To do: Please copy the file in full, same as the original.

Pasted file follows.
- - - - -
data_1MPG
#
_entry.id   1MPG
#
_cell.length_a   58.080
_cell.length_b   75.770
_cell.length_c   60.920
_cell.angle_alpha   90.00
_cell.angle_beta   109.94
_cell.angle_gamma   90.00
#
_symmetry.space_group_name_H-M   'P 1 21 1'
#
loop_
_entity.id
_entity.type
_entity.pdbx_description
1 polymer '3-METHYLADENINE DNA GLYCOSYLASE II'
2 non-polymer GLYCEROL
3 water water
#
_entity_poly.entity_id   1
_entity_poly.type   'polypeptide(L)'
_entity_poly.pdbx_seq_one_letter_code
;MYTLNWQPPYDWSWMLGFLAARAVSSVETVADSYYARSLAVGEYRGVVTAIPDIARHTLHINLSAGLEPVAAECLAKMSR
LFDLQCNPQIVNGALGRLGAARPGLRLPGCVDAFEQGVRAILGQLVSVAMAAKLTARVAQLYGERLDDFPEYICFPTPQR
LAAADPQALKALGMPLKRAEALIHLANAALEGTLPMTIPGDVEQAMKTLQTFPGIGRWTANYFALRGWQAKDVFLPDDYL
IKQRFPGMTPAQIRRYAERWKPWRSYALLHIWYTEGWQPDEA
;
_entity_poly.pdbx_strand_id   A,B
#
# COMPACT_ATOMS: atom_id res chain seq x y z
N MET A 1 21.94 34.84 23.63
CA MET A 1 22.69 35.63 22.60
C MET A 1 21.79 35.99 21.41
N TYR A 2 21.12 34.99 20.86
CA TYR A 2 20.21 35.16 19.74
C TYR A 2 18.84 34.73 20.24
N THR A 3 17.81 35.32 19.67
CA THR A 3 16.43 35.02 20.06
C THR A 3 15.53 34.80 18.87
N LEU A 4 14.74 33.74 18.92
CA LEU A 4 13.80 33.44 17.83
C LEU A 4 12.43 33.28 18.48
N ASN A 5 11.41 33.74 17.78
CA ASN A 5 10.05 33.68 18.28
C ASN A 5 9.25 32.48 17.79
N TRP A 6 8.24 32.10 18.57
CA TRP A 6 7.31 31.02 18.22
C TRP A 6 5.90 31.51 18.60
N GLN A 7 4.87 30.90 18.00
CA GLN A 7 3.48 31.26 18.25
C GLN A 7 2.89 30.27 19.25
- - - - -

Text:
data_1MPG
#
_entry.id   1MPG
#
_cell.length_a   58.080
_cell.length_b   75.770
_cell.length_c   60.920
_cell.angle_alpha   90.00
_cell.angle_beta   109.94
_cell.angle_gamma   90.00
#
_symmetry.space_group_name_H-M   'P 1 21 1'
#
loop_
_entity.id
_entity.type
_entity.pdbx_description
1 polymer '3-METHYLADENINE DNA GLYCOSYLASE II'
2 non-polymer GLYCEROL
3 water water
#
_entity_poly.entity_id   1
_entity_poly.type   'polypeptide(L)'
_entity_poly.pdbx_seq_one_letter_code
;MYTLNWQPPYDWSWMLGFLAARAVSSVETVADSYYARSLAVGEYRGVVTAIPDIARHTLHINLSAGLEPVAAECLAKMSR
LFDLQCNPQIVNGALGRLGAARPGLRLPGCVDAFEQGVRAILGQLVSVAMAAKLTARVAQLYGERLDDFPEYICFPTPQR
LAAADPQALKALGMPLKRAEALIHLANAALEGTLPMTIPGDVEQAMKTLQTFPGIGRWTANYFALRGWQAKDVFLPDDYL
IKQRFPGMTPAQIRRYAERWKPWRSYALLHIWYTEGWQPDEA
;
_entity_poly.pdbx_strand_id   A,B
#
# COMPACT_ATOMS: atom_id res chain seq x y z
N MET A 1 21.94 34.84 23.63
CA MET A 1 22.69 35.63 22.60
C MET A 1 21.79 35.99 21.41
N TYR A 2 21.12 34.99 20.86
CA TYR A 2 20.21 35.16 19.74
C TYR A 2 18.84 34.73 20.24
N THR A 3 17.81 35.32 19.67
CA THR A 3 16.43 35.02 20.06
C THR A 3 15.53 34.80 18.87
N LEU A 4 14.74 33.74 18.92
CA LEU A 4 13.80 33.44 17.83
C LEU A 4 12.43 33.28 18.48
N ASN A 5 11.41 33.74 17.78
CA ASN A 5 10.05 33.68 18.28
C ASN A 5 9.25 32.48 17.79
N TRP A 6 8.24 32.10 18.57
CA TRP A 6 7.31 31.02 18.22
C TRP A 6 5.90 31.51 18.60
N GLN A 7 4.87 30.90 18.00
CA GLN A 7 3.48 31.26 18.25
C GLN A 7 2.89 30.27 19.25